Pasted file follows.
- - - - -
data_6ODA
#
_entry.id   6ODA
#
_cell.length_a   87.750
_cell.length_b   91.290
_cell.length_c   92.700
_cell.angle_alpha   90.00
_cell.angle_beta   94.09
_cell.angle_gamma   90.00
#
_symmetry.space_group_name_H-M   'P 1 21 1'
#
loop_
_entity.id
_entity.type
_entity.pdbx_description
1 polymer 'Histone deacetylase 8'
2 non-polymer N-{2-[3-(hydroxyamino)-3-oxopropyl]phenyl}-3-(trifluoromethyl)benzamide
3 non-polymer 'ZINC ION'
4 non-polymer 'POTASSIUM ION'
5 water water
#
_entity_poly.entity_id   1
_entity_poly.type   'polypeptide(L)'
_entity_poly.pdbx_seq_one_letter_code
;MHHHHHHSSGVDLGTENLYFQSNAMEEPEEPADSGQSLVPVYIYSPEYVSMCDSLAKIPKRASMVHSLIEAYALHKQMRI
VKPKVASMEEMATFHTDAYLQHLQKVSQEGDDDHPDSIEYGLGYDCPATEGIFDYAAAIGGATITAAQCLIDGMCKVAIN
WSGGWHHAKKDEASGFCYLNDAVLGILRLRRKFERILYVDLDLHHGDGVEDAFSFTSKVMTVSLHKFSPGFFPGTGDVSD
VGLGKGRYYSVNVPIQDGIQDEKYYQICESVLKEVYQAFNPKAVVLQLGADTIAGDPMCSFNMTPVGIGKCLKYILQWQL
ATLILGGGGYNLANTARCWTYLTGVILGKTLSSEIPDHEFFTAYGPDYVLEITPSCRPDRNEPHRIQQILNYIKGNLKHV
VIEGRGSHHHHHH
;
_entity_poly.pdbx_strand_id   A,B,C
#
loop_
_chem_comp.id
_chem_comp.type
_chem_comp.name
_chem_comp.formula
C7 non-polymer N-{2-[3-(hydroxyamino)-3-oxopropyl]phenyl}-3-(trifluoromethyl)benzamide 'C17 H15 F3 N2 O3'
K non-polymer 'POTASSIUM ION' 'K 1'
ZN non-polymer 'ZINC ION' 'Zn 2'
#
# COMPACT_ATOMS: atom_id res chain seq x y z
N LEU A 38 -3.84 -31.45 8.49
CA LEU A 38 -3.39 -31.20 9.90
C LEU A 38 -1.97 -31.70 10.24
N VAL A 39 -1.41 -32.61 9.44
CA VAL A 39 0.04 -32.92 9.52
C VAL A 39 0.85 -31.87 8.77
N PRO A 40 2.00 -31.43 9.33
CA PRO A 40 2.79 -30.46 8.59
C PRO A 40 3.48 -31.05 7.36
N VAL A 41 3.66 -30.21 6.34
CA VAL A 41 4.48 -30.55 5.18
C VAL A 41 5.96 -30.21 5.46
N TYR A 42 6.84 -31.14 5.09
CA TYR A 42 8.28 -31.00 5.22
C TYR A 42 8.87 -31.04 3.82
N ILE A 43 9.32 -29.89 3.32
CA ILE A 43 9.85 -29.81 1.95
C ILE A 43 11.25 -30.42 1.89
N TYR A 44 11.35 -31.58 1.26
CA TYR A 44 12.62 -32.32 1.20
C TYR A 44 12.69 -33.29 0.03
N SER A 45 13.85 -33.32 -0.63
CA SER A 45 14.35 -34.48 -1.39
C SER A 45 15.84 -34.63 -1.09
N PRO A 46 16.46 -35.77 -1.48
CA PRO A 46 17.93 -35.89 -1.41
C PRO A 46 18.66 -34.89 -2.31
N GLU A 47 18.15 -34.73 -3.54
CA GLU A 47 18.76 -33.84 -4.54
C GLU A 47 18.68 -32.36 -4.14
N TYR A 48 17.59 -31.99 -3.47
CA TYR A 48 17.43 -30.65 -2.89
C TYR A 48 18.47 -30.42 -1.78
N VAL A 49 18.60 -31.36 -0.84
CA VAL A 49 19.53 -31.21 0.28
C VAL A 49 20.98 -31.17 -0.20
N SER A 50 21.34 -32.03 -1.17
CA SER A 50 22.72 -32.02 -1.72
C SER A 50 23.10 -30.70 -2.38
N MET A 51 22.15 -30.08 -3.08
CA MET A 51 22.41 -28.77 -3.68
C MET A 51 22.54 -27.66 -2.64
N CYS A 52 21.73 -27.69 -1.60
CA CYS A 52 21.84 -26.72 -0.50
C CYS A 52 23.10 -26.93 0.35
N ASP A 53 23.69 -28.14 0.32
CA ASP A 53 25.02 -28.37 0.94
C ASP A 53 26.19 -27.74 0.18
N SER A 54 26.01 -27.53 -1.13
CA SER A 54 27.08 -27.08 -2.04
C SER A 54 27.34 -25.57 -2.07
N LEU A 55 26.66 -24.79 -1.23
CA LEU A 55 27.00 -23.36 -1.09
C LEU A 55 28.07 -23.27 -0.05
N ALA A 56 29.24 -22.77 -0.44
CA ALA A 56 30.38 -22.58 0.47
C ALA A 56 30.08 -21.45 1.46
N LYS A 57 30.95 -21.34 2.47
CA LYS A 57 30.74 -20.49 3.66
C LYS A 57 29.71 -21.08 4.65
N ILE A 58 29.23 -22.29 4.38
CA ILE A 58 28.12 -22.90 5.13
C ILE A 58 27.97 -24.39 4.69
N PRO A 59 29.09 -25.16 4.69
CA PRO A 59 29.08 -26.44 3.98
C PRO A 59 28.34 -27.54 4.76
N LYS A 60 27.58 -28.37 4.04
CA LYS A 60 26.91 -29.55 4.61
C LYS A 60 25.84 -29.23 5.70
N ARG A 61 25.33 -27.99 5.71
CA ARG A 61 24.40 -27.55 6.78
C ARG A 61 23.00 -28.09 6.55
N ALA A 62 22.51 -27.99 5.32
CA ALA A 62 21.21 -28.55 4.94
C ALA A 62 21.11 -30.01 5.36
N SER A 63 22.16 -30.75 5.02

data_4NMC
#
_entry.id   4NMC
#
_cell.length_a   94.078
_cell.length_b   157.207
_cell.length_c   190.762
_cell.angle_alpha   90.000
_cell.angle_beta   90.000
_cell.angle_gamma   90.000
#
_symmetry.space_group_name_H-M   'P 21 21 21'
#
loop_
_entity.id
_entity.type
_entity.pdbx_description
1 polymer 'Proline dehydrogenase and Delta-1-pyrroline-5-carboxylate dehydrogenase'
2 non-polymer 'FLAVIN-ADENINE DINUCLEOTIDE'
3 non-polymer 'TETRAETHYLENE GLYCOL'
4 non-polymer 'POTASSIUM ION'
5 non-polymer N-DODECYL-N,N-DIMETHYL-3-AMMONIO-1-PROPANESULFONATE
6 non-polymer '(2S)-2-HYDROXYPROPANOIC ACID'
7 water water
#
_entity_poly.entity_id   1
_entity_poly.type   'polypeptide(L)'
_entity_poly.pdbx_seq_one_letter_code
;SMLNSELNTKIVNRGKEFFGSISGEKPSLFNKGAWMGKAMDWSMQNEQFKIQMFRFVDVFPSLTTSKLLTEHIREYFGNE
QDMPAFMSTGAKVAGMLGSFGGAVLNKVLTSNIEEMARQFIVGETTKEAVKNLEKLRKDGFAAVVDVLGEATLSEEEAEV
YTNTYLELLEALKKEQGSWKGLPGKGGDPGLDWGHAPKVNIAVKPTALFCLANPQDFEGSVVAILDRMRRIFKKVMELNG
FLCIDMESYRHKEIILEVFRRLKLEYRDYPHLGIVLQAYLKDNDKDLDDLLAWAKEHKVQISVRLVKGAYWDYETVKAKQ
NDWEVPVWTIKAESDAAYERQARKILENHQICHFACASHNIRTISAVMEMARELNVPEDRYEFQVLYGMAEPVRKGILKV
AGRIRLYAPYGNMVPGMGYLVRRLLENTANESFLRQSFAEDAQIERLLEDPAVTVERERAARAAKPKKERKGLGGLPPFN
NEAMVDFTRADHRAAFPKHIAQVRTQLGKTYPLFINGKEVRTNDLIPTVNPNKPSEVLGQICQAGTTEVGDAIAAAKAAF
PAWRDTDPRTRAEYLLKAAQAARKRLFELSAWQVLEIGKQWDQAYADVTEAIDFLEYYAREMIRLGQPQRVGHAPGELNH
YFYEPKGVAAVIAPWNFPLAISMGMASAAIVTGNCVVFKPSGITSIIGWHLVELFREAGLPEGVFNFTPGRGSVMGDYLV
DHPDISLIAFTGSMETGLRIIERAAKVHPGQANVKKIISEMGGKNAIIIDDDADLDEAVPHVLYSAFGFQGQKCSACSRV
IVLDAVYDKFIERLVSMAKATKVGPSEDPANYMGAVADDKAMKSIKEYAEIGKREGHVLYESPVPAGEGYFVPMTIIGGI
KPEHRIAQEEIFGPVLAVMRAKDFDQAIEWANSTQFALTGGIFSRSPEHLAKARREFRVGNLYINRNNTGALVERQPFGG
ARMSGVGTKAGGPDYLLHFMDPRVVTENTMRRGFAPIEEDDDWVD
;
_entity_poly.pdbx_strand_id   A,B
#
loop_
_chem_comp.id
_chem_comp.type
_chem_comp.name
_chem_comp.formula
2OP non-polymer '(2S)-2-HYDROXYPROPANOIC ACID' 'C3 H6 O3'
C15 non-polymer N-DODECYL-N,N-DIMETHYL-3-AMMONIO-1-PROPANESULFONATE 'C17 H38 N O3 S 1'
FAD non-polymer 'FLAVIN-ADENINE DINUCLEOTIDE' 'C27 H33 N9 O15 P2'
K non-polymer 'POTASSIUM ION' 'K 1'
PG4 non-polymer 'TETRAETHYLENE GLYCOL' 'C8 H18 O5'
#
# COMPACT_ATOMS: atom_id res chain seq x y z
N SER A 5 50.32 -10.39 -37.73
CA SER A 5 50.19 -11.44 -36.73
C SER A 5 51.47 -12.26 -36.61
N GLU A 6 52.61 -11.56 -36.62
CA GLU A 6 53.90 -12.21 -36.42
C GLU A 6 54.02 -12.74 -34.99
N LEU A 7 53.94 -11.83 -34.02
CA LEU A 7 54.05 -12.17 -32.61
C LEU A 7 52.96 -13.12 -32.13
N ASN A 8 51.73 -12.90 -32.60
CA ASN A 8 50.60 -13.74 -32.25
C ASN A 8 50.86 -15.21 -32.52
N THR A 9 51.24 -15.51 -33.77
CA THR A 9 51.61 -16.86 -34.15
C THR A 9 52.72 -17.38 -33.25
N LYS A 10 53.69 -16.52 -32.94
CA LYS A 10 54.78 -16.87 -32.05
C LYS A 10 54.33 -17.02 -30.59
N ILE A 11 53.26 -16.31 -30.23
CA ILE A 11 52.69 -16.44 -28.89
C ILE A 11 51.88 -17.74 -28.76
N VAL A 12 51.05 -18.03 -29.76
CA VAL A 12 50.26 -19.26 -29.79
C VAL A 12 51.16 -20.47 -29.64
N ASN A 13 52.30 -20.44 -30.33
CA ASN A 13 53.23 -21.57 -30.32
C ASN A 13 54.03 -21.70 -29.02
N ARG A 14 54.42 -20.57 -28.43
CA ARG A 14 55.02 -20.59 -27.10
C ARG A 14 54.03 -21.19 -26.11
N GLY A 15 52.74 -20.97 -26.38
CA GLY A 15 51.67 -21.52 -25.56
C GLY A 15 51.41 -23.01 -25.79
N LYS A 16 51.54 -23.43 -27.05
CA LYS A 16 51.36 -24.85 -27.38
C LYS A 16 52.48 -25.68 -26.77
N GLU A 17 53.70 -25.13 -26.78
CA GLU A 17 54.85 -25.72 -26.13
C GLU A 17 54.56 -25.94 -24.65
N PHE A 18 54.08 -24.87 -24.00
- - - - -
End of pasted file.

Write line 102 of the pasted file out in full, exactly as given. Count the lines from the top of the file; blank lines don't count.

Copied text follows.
C ALA A 56 30.08 -21.45 1.46